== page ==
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Best Techniques to Monitor the Microsoft Azure

As organizations increasingly adopt cloud computing, monitoring their infrastructure becomes a critical aspect of ensuring optimal performance, reliability, and security. Microsoft Azure, one of the leading cloud computing platforms, provides a vast range of monitoring tools and techniques that help users keep a close eye on their resources and applications. In this article, we will explore some of the best techniques to monitor Azure, which can help you identify and address issues before they escalate and impact your operations.

Best Techniques for Monitor the Microsoft Azure

With the rise of cloud-based attacks and security breaches, it is critical to know some techniques which can be used for securing your cloud environment. Here we have some best techniques to improve your operational efficiency.

  1. Create Alert Rules

  2. Use Microsoft Sentinel

  3. Use Azure Rights Management

  4. Use Microsoft Defender for cloud

  5. Use Azure Dashboard

  6. Use Azure Workbooks

  7. Use Azure Metric Explorer User Interface

  8. Use Azure Change Analysis

1. Create Alert Rules

Alerts help you to detect and address issues before users notice them by proactively notifying you when Azure Monitor data indicates there might be a problem with your infrastructure or application.

Here we have different types of alerts which you can choose according to your needs.

  1. Use Prometheus alerts: Prometheus alerts are used for alerting on the performance and health of Kubernetes clusters, including Azure Kubernetes Service (AKS). The alert rules are based on PromQL, which is an open-source query language.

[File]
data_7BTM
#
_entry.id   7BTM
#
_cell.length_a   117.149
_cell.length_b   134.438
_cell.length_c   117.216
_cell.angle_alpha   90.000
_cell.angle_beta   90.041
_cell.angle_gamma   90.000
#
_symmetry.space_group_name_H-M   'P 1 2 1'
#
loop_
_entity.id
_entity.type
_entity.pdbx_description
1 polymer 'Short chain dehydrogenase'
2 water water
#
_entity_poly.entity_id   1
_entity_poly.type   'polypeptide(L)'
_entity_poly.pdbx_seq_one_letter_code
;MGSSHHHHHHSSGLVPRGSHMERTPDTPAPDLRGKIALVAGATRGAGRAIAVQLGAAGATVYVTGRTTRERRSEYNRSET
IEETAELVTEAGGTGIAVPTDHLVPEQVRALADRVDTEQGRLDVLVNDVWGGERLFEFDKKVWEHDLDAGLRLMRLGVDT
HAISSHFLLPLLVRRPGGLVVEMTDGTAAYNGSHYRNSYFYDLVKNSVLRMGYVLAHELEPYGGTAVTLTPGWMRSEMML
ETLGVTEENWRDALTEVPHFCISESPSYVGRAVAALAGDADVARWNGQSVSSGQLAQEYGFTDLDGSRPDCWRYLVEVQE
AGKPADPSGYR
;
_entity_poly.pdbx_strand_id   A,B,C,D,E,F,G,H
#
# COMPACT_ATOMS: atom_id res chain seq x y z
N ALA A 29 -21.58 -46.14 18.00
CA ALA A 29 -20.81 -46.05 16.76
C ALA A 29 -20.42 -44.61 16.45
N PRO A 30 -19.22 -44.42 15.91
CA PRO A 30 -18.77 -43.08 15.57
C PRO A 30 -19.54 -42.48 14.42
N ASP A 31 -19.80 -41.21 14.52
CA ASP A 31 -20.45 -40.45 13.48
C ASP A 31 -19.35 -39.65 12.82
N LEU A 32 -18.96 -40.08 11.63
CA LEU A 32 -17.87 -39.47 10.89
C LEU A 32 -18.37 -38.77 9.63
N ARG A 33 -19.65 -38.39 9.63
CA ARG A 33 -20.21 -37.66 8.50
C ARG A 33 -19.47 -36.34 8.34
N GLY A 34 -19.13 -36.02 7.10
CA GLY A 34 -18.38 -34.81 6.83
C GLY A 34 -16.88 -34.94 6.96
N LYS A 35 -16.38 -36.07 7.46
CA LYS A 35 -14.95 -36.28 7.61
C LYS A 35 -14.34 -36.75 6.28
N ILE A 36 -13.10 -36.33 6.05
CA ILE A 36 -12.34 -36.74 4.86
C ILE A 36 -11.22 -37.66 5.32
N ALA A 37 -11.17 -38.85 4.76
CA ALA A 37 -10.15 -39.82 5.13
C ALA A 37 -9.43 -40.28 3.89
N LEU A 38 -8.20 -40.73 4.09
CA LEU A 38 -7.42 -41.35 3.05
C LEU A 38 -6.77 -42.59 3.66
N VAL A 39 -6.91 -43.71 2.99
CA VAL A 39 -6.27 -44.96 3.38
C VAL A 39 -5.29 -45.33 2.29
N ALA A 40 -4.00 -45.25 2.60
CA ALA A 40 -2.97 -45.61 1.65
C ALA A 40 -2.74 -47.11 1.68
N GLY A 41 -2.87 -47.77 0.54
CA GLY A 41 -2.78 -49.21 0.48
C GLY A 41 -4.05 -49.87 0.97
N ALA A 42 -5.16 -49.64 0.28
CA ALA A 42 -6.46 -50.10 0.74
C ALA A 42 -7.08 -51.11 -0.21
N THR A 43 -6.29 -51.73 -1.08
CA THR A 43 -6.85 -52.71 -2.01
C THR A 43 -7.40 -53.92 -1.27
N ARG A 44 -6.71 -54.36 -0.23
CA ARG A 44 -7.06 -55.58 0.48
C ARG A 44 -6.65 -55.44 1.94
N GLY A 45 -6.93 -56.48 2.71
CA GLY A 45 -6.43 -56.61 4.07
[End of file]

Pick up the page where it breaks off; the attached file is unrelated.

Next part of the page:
2. Use Smart Detection Alerts: Smart detection on an Application Insights resource automatically warns you of potential performance problems and failure anomalies in your web application. You can migrate smart detection on your Application Insights resource to create alert rules for the different smart detection modules.

  3. Log Alerts: Log alerts allow users to use a Log Analytics query to evaluate resource logs at a predefined frequency.

  4. Metric Alerts: Metric alerts evaluate resource metrics at regular intervals. Metrics can be platform metrics, custom metrics, logs from Azure Monitor converted to metrics, or Application Insights metrics. Metric alerts can also apply multiple conditions and dynamic thresholds.

Below are the steps to create an alert rule in Azure:

STEP 1: In the Azure portal, select Monitor > Alerts.

STEP 2: Open the + Create menu and select the Alert rule.

STEP 3: On the Select a resource pane, set the scope for your alert rule. You can filter by subscription, resource type, or resource location.

STEP 4: Select Apply.

STEP 5: Select Next: Condition at the bottom of the page.